How Young Entrepreneurs Can Use Outsourcing to Scale Business

by / ⠀Startup Advice / March 10, 2013

Outsourcing For Your Small BusinessStarting and owning a business can be challenging at any age, but young entrepreneurs face particular challenges. Time is a limited commodity and some young business owners struggle to balance the demands of college courses and work. Others may work a demanding job during the day and build their business in their off hours.

Young entrepreneurs are often pulled in many different directions, so it’s critical to develop a project management plan to make sure you’re focusing your efforts on the most important tasks. This leads to the natural question of how to identify what your most important tasks are.

Use the 80/20 Rule to Identify Your Core Strengths and Key Tasks

The 80/20 rule was originally developed by an economist and essentially hypothesizes that 80 percent of income is generated by 20 percent of the population. This rule generally holds true and can be applied to more than just earnings and economic output. Some have applied it to work teams, citing that 20 percent of the employees do 80 percent of the work. The same maxim applies to customers, meaning that 20 percent of your customers will generate 80 percent of your revenues.

You can use the 80/20 rule to evaluate vendors or products and services that your business uses, then stick to the ones that help you generate the most income, and then jettison the rest. You can apply the same rule to clients and customers.

In order to prioritize your own efforts, use the 80/20 rule to identify the small set of activities you do on a regular basis that yield the biggest results. This list generally is comprised of tasks you enjoy that are within your core strengths, which is why this work is the most productive. Concentrate on these items and consider delegating or outsourcing the remaining items.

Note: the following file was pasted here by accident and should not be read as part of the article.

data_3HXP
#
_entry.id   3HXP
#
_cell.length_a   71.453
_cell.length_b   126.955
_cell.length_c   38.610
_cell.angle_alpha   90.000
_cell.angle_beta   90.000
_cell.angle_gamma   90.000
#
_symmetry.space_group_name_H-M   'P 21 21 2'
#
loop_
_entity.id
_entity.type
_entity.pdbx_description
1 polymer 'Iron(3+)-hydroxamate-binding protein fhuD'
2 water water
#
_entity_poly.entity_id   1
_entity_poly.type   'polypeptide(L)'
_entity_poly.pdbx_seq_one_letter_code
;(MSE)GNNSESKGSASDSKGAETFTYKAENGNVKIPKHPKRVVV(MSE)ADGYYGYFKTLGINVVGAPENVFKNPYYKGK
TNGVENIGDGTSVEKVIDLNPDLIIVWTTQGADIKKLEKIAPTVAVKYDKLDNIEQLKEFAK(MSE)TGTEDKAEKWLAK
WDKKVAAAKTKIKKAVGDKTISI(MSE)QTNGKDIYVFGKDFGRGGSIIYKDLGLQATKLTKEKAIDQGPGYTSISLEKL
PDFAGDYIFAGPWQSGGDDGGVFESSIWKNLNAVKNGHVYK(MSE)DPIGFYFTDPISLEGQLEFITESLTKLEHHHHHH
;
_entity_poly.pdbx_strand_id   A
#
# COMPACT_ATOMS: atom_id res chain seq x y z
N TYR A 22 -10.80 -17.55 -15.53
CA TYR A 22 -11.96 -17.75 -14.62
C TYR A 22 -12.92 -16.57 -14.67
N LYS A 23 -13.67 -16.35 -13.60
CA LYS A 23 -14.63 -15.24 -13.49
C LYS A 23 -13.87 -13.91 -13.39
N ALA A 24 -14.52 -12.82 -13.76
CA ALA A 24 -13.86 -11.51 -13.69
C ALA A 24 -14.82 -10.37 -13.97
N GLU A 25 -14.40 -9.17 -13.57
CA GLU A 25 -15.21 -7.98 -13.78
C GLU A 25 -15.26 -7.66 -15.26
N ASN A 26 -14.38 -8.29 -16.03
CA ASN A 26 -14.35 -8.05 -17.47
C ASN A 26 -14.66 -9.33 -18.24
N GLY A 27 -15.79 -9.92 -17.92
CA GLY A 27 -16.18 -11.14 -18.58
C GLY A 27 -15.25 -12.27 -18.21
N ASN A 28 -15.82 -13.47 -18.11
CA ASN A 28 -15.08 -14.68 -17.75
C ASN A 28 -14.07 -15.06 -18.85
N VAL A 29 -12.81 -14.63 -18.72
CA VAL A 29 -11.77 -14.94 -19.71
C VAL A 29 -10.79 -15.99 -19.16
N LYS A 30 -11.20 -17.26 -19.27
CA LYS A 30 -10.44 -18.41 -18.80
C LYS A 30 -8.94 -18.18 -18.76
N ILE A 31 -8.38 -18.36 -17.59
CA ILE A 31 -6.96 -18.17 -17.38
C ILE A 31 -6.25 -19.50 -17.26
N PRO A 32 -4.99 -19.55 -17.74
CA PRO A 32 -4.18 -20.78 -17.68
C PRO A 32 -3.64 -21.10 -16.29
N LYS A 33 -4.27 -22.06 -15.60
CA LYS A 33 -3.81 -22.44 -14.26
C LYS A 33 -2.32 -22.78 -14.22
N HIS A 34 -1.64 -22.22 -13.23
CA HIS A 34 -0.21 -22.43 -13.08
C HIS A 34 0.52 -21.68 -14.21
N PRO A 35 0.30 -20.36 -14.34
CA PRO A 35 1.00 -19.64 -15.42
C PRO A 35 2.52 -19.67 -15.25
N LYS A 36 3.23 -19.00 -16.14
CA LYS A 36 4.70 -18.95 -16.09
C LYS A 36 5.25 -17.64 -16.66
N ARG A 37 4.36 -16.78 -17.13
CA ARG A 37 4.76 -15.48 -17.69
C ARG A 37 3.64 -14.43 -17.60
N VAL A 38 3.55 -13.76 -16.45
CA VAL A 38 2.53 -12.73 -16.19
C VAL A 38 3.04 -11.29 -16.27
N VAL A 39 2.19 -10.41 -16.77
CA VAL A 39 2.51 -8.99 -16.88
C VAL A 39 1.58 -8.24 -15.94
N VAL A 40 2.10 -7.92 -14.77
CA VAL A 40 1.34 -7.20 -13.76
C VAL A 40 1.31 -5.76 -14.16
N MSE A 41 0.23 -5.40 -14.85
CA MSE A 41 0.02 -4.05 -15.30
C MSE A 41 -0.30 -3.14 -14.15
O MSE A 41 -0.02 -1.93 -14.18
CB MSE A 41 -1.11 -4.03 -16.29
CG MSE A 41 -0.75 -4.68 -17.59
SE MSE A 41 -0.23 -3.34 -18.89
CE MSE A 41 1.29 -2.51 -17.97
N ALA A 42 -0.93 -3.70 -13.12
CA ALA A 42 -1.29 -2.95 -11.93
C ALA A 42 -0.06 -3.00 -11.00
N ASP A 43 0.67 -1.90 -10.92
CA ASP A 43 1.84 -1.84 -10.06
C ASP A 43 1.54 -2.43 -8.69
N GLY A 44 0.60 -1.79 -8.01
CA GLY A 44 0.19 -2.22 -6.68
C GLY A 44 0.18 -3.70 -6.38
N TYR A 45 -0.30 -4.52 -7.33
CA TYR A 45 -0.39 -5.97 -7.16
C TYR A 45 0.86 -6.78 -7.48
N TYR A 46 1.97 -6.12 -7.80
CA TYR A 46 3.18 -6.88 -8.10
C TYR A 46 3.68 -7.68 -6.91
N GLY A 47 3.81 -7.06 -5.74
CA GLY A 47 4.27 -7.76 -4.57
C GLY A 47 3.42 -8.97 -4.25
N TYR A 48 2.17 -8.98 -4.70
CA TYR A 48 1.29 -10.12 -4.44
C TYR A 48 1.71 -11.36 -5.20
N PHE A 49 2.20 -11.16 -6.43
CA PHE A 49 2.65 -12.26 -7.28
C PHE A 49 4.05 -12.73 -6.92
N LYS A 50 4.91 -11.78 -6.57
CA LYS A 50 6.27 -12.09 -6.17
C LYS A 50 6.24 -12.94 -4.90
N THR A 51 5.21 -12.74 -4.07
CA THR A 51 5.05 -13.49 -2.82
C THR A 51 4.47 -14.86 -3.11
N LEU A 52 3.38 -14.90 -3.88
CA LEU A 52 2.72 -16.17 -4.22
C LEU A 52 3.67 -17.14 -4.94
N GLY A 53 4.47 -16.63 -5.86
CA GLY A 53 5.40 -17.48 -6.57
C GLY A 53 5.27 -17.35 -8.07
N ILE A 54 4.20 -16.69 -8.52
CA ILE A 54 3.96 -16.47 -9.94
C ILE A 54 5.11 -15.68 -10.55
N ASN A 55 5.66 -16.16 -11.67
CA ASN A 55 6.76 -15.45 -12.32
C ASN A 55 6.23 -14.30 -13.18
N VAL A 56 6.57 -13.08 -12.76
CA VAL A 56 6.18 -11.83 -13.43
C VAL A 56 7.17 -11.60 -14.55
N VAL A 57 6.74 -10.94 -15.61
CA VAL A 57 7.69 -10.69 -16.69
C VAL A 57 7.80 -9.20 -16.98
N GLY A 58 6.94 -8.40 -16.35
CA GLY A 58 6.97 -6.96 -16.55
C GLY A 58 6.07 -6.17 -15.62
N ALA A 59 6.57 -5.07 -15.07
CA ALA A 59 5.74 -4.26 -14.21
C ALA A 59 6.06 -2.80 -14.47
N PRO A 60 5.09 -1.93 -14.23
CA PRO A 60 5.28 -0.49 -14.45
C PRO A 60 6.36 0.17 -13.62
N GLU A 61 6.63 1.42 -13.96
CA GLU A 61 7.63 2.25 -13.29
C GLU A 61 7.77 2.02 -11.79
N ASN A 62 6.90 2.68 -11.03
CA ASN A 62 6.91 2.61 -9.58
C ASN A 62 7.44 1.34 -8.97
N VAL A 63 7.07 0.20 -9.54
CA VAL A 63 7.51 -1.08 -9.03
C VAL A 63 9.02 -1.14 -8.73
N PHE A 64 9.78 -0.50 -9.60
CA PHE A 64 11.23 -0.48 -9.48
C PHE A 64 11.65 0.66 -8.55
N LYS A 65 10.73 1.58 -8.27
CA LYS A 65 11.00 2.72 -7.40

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Outsourcing for Success

Outsourcing can be a huge boost to your small business while reducing your stress and increasing your satisfaction. As with anything else in business, outsourcing is most beneficial when you start with a plan. Out of your list of items that you’re considering outsourcing, identify which tasks you’re going to outsource first. This might be the top two or three items that you need done more quickly, that you feel most comfortable outsourcing or that you have the least proficiency with or dread doing the most.

The next step is to identify who the right person is to do the work. Define the skills and experience that are most crucial to the task, how many hours a week you think the work will require and what your budget is. You should also recognize that cheaper labor isn’t always better. In fact, the opposite often holds true. Make sure you’ve allotted enough budget to attract a qualified candidate so that you don’t waste time and money re-doing work or outsourcing the same work multiple times.

Finding the Right Outsourcing Candidates

One of the best ways to find prospective candidates is through word of mouth. Let your friends and professional contacts know that you’re looking for help and reach out to your contacts on social networks. You can also use job board postings as well as the array of websites that are specifically geared to match freelancers with people who are looking for help.